Harry Goslin paid tribute to in recent graveside ceremony in Italy
A special ceremony recently took place by the grave of Bolton Wanderers’ wartime captain Harry Goslin in Italy.
Held on Wednesday 23 July with Goslin’s son Bill, now 80 years old, and grandson Matt, present, the pair stood together by the grave for the first time at the River Sangro Commonwealth War Graves Cemetery.
The service was led by club chaplain Phil Mason who had gone out to Italy with a contingent of 28 members of the 103 Regiment, Royal Artillery as part of a battlefield study trip re-tracing the steps of the 53rd Bolton Royal Artillery during their battle actions in 1943.
The 53rd Bolton was absorbed into the 103rd and included in 1943, where the 1939 Bolton Wanderers side were led into battle by their club captain Goslin.
He had spoken to the crowd at a home game just before war started, encouraging them to join him in volunteering for the military.
As a result of his actions, the whole team joined him in signing up and fought in action in France and North Africa as well as Italy, with Goslin rising to become a full Lieutenant, showing the same kind of leadership on and off the field.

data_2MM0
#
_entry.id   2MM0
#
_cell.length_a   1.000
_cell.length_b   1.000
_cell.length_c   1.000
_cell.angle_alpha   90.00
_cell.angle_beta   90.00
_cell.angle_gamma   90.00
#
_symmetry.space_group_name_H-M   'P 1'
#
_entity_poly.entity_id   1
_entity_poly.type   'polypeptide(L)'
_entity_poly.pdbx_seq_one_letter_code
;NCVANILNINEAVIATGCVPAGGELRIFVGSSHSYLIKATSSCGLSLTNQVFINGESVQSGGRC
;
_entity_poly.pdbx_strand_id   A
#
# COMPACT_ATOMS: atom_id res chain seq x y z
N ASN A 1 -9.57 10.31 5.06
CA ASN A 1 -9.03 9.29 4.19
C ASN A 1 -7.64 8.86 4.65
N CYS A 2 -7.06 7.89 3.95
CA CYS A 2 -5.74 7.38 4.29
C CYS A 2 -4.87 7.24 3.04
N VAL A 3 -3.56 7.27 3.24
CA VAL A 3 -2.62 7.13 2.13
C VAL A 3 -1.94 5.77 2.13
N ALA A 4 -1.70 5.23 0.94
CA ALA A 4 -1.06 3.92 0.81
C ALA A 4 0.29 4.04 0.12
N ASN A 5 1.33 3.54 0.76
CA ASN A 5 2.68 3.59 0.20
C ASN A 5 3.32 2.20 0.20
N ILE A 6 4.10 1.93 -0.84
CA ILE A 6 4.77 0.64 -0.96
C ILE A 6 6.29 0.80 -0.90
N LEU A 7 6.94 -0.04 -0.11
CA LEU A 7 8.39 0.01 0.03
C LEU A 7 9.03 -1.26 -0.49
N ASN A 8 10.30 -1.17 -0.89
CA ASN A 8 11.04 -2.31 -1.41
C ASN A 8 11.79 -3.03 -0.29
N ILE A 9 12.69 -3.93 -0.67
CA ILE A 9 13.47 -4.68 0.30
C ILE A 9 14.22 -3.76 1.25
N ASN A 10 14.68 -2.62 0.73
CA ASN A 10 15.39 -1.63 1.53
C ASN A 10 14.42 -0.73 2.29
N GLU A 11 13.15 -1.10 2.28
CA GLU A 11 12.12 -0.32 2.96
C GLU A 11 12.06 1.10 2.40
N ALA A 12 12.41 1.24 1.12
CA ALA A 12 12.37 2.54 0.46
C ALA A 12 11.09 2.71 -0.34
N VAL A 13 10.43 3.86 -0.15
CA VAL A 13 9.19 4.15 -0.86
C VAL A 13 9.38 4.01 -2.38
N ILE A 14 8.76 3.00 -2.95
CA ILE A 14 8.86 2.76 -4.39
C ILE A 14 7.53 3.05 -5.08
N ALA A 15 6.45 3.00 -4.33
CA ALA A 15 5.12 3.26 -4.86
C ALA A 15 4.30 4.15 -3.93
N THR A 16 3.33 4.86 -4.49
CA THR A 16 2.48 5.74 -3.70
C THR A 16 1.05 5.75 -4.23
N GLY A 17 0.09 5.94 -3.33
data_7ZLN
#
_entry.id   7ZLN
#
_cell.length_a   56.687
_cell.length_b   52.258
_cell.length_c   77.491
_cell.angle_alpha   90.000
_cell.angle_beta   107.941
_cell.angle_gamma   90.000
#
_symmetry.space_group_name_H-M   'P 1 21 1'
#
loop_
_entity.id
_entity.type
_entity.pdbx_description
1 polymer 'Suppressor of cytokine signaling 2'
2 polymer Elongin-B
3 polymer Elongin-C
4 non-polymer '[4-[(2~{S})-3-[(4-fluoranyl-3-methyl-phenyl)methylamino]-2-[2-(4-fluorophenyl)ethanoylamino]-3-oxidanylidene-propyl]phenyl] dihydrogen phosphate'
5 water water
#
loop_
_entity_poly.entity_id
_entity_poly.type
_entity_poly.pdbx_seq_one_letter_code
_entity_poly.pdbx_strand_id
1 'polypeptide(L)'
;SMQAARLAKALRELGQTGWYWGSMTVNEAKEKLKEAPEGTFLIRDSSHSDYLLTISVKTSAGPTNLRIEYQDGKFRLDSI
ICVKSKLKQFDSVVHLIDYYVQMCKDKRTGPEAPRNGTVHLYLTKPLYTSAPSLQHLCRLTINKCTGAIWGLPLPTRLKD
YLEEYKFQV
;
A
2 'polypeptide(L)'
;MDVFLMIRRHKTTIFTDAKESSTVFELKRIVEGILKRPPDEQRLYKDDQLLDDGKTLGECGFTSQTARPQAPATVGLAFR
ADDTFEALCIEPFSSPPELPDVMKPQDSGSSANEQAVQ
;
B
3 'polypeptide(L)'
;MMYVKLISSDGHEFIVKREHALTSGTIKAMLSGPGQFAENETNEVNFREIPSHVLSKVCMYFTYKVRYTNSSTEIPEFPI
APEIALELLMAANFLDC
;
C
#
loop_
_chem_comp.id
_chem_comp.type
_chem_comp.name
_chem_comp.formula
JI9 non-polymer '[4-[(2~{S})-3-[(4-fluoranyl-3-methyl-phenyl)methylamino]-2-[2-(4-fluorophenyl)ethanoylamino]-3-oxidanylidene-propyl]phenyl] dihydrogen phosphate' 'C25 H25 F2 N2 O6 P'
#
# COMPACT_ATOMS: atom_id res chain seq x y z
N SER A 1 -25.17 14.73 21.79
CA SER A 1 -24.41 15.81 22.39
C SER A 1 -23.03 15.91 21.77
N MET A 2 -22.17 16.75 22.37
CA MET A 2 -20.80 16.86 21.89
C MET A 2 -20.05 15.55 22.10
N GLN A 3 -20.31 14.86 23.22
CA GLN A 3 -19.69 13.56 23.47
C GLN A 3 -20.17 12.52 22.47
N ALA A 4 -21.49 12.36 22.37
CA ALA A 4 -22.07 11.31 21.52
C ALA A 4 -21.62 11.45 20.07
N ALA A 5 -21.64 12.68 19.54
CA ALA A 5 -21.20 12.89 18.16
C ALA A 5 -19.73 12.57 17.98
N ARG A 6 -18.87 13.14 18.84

The Regiment had also been afforded the Queen’s Baton in this, their 300th anniversary year, to take with them on tour.
The Royal household had recognised the significance of the Wartime Wanderers story and approved the accompanying of the baton for the event.
The trip included a look at the site near to where Goslin was seriously injured on December 14, 1943 before he died on December 18, 1943.
Speaking regarding the trip, club chaplain Phil Mason said, “The whole trip was very emotional but particularly the ceremony by the graveside of Harry.
“It was very moving to watch Bill and Matt see their father and grandfather’s grave for the very first time - it was like a reuniting of three generations and brought the whole story of the Wartime Wanderers to life.”
During the service, following a Bible reading from John’s Gospel, chaplain Mason led a short reflection speaking of the ultimate sacrifice that so many had made including the man in whose footsteps the contingent had walked on the trip, taking them from the football field to the battlefield.
Captain Craig Roxby then led the Ode to Remembrance, while the Last Post was played followed by a minute’s silence and the playing of Reveille.
Bill then laid a wreath for his father, followed by Phil Mason on behalf of the club and finally Major Tony Gledhill, Battery Commander 216 Battery, The Bolton Artillery.
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